Breakfast at the St. Clair Broiler

Becca Dilley / Heavy Table

The sign outside the St. Clair Broiler writes a check that the kitchen can’t cash. This is a shame: The sign is a bona fide work of art, surely among the 10 best restaurant exteriors in the Twin Cities, featuring waves of neon flame rippling over a vintage font, promising authenticity, charm, grit, and soul. (In a nutshell: something along the lines of Al’s Breakfast).

What you get when you step inside, however, is an experience reminiscent of brunch at a suburban Residence Inn. Stroke-inducing elevator music and a Denny’s-like sense of interior design suggest that whatever verve this 50-year-old place once had has long since faded away.

Becca Dilley / Heavy Table

Case in point: breakfast. The White Rock Coffee Company coffee ($2.25) is notably good, with a slightly burnt but low-acid depth to it, but things go downhill after that. A cinnamon roll ($3.50) tastes whitebread and insubstantial, save for the lumpy white topping spread over the bun. (The lumps turned out to be butter, for better or worse, which made the accompanying tub o’ butter feel both superfluous and a little bit threatening.) Lacking much of a cinnamon kick or any real substance as a bread product, the roll is a shadow of the real deal — albeit an agreeably bland and sweet shadow.

Becca Dilley / Heavy Table

Blueberry pancakes ($7.70 for a short stack plus a side of ham) taste like competent Bisquick flapjacks — a bit cakey, tasting mostly of baking powder, with little chew or flavor to them. Even the blueberries were washed out in terms of flavor, and the thin, dry side order of ham was passable, but nothing to write home about.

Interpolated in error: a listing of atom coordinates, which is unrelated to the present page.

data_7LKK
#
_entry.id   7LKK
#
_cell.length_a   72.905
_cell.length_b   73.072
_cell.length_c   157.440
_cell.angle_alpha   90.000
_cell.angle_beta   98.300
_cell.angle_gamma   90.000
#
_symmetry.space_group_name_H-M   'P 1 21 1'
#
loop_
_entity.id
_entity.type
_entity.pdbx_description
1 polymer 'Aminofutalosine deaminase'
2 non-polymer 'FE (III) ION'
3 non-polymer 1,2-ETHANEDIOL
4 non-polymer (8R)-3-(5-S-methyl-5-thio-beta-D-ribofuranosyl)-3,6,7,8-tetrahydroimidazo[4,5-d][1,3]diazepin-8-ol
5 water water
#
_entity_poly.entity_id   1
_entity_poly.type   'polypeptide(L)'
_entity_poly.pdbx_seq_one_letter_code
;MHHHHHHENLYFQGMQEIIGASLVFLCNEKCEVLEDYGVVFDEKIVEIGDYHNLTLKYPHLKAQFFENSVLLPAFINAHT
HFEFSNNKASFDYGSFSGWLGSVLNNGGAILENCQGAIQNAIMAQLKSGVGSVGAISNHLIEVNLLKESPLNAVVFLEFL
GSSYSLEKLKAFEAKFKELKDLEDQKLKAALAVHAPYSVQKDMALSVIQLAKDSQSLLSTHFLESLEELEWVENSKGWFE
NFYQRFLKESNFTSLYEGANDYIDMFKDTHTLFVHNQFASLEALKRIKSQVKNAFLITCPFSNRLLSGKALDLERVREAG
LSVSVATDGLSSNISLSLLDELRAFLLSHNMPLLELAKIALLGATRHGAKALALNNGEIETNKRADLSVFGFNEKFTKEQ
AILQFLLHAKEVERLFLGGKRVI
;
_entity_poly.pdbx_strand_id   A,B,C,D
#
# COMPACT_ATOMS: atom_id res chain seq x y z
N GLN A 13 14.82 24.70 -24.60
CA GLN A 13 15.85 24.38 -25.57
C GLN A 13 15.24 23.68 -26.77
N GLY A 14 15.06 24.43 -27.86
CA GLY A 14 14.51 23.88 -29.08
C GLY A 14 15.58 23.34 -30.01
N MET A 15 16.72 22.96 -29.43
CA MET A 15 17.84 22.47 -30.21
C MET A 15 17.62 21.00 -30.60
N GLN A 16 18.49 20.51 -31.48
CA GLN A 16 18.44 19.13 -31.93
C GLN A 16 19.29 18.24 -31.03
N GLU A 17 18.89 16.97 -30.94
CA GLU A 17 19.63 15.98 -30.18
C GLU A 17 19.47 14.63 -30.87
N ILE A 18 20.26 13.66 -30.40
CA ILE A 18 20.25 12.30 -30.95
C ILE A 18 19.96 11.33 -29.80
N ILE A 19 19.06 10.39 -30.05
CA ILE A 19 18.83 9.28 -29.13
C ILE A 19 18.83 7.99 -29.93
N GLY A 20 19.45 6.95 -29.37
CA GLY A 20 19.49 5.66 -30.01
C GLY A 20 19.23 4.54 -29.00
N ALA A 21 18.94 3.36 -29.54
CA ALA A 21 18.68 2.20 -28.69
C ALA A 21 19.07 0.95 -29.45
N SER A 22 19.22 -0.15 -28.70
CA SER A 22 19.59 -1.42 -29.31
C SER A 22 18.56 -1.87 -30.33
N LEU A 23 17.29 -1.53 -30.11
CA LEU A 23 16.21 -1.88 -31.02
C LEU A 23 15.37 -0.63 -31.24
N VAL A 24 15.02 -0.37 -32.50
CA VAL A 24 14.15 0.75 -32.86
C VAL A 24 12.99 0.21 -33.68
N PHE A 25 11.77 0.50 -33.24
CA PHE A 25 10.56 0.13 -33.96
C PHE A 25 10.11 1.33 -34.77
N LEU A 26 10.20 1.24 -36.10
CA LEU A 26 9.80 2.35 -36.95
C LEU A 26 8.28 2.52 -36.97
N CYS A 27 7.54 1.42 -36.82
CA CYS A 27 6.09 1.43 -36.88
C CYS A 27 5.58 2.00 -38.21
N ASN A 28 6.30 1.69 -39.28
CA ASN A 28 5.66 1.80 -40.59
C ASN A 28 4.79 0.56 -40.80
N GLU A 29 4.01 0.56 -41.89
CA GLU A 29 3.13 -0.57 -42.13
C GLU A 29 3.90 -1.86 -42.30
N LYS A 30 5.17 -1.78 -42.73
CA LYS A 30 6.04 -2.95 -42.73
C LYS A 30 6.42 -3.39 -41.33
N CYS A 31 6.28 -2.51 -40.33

Becca Dilley / Heavy Table

The PJ’s One Egger ($7.25) was the high point of our visit — it’s a serviceable savory entree, grilled hash browns with diced ham and onion, a grilled tomato and a basted egg, served with an English muffin. There’s not much char, texture, or flavor to the dish — a little surprising for a place with the word “broiler” in the name — but it’s mild and filling and there’s nothing particularly wrong with it, either.

Overall: This is not food for people who like food. It’s food for people who want familiar-looking fuel.

It all comes together when you realize that the Broiler is owned by the Theros Group, whose stock in trade (Rudolph’s, St. Clair Broiler, and the short-lived Theros-run Town Talk Diner) appears to be restaurants with fantastic vintage signage and consistently tolerable but underwhelming food.

With a proud 50-year history and a gorgeous exterior, the Broiler’s got plenty of potential to move beyond “wax-statue icon” and into the realm of “fantastic restaurant we want to eat at.” Whether that potential will be realized depends upon whether there’s any money to be had in building a more ambitious menu — from a financial perspective, no one ever went broke selling a lot of profitable boring food.

BEST BET: The coffee, and something savory.

St. Clair Broiler
Diner food in Mac-Groveland, St. Paul
1580 Saint Clair Ave
Saint Paul, MN 55105
651.698.7055
OWNER: The Theros Group
HOURS:
Mon-Thu: 6:30am-10pm
Friday: 6:30am-10:30pm
Saturday: 7am-10pm
Sunday: 8am-9pm
BREAKFAST ENTREE RANGE: $5.25-$10
BAR: Beer and wine

Becca Dilley / Heavy Table

Facebook Comments

comments

James Norton

James Norton is editor and co-founder of the Heavy Table. He is also the co-author of Lake Superior Flavors, the co-author of a book about Wisconsin’s master cheesemakers, and a regular on-air contributor to Minnesota Public Radio.

Visit Website

10 Comments

  1. howard_child03/16/2011Reply

    Hello HT peeps. Can you add Jalsa’s on your list to try. It’s a great place. When I go there I can only get on item at a time.

  2. You speak the sad truth, Jim. Last time I ate at this place, years ago, I had a hot turkey sandwich with “gravy” that seemed to consist entirely of water, salt, and cornstarch. Given the promise of that classic sign, disappointment hardly covers it.